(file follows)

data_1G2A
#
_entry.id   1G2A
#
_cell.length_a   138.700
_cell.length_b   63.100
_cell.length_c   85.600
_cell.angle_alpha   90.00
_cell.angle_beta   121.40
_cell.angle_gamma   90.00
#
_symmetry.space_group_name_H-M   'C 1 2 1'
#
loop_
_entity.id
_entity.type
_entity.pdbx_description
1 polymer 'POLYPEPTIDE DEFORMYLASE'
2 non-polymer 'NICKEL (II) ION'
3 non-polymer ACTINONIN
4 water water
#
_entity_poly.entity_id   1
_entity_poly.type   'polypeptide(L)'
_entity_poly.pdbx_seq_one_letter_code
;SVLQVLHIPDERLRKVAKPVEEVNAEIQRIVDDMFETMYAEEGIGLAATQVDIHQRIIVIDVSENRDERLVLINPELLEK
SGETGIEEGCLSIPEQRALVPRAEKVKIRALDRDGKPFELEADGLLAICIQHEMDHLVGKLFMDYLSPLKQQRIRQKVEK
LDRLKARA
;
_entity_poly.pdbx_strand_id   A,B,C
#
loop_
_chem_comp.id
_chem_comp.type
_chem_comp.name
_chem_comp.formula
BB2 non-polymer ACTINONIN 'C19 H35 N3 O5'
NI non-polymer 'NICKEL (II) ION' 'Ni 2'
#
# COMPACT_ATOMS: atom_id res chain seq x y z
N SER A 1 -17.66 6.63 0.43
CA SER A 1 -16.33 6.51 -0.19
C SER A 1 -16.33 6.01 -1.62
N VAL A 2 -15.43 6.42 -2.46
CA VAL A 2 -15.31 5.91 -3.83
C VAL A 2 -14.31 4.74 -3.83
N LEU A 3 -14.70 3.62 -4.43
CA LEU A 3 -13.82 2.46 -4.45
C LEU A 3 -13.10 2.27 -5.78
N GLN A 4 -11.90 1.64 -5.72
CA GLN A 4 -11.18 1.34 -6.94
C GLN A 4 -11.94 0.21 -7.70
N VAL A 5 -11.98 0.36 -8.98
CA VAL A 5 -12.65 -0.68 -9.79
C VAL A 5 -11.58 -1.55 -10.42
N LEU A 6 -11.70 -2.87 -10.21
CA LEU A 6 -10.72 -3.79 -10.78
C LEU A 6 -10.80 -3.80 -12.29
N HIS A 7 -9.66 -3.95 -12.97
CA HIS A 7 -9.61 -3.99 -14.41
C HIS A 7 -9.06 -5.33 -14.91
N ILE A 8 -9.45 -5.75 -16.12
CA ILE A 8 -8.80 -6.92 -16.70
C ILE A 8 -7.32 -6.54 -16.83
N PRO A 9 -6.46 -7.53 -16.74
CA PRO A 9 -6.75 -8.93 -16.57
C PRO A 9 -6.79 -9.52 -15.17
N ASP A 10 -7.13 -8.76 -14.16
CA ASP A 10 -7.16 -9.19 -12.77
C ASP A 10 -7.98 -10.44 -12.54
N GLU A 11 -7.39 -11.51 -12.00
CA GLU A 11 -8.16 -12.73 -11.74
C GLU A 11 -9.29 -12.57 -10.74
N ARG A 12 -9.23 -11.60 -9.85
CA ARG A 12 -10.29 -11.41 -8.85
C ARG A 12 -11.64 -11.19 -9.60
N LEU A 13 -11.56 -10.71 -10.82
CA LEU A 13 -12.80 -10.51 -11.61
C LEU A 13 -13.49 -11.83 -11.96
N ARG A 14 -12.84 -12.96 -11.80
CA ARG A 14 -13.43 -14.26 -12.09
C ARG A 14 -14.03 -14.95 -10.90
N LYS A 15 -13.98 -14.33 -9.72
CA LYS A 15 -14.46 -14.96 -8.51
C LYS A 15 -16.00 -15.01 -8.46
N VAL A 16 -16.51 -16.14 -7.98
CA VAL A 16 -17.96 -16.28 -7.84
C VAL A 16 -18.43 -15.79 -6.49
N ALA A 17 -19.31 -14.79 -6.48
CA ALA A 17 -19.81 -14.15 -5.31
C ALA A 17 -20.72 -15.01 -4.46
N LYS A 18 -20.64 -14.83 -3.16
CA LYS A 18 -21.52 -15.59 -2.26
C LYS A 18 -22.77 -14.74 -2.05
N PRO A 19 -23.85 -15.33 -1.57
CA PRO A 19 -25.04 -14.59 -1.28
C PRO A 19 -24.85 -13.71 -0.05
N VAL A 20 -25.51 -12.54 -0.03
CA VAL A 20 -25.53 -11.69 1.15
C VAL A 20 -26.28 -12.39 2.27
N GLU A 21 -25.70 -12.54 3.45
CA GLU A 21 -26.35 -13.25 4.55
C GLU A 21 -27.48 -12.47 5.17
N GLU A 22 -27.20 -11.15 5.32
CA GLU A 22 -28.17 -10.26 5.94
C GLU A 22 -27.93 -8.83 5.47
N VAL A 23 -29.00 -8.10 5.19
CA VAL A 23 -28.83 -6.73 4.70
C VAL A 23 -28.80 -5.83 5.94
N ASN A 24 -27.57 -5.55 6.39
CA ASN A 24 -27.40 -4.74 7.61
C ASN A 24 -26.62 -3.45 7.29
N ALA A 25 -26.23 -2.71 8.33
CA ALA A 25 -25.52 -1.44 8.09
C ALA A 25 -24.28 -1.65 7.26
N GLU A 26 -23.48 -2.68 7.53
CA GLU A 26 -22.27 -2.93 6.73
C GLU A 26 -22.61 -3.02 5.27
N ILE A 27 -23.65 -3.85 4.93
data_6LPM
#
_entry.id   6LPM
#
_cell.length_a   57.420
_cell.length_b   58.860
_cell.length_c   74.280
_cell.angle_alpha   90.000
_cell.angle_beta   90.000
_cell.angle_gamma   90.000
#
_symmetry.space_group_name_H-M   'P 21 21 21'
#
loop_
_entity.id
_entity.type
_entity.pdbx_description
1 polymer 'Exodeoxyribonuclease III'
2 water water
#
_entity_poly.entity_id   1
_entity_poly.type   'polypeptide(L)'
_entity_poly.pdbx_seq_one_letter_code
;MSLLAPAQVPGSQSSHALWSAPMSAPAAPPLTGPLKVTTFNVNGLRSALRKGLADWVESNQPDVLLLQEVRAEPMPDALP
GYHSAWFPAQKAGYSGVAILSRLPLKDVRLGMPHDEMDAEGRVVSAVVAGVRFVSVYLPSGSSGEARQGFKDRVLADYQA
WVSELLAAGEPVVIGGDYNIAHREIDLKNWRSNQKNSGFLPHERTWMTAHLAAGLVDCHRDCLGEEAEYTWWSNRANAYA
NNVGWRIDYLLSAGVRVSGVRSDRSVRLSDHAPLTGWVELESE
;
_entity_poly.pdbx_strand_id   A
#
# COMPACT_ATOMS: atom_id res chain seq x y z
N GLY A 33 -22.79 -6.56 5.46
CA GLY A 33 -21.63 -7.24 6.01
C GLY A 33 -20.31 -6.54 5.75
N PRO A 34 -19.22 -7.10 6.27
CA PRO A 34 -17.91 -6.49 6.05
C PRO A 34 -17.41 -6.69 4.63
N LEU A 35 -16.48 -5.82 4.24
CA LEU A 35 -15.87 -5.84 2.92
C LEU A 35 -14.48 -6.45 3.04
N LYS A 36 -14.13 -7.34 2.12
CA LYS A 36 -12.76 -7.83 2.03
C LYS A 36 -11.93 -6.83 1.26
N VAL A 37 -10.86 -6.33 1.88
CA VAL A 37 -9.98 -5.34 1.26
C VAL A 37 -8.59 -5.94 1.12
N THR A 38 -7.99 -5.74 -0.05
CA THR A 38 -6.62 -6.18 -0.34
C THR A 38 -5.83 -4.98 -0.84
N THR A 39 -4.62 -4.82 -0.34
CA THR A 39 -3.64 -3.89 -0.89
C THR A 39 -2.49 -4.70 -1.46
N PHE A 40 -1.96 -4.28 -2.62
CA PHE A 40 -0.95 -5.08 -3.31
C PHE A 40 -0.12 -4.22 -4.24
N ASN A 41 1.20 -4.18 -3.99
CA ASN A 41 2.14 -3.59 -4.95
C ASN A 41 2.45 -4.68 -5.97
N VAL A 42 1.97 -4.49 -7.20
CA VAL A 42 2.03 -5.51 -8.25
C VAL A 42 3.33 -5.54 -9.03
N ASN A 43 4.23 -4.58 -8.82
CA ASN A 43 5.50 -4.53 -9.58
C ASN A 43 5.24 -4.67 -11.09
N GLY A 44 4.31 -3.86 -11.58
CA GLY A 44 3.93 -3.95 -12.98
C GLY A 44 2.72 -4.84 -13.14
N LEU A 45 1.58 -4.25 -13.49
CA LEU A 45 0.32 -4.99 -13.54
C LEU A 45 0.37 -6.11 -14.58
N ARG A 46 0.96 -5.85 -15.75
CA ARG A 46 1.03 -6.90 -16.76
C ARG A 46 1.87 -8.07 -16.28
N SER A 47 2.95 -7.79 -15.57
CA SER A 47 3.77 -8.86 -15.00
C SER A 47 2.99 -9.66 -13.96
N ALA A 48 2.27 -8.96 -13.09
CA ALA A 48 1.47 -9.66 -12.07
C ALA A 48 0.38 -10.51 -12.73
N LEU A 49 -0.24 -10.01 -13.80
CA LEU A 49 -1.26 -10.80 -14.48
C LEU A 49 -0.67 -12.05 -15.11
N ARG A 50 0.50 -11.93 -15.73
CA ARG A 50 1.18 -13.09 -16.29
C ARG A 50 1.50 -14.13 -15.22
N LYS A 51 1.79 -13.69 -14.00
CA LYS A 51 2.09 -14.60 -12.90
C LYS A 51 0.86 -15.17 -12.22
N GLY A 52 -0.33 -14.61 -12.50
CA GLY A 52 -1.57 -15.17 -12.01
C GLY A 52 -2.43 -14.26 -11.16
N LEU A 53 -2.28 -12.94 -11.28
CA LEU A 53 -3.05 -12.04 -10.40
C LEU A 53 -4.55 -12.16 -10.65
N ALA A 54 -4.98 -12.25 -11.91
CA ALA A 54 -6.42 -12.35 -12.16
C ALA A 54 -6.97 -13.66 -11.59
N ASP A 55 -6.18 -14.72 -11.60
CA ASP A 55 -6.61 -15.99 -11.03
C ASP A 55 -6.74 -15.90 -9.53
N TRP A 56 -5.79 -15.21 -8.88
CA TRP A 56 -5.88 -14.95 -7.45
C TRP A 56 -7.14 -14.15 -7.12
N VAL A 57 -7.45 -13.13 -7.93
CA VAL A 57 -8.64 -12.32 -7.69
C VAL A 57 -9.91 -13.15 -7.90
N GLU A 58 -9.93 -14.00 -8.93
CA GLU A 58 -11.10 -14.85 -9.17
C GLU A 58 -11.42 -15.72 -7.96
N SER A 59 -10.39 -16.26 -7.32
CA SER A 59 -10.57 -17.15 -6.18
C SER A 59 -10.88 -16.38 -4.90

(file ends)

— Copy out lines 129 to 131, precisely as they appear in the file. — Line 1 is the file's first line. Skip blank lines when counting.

_cell.angle_gamma   90.000
#
_symmetry.space_group_name_H-M   'P 21 21 21'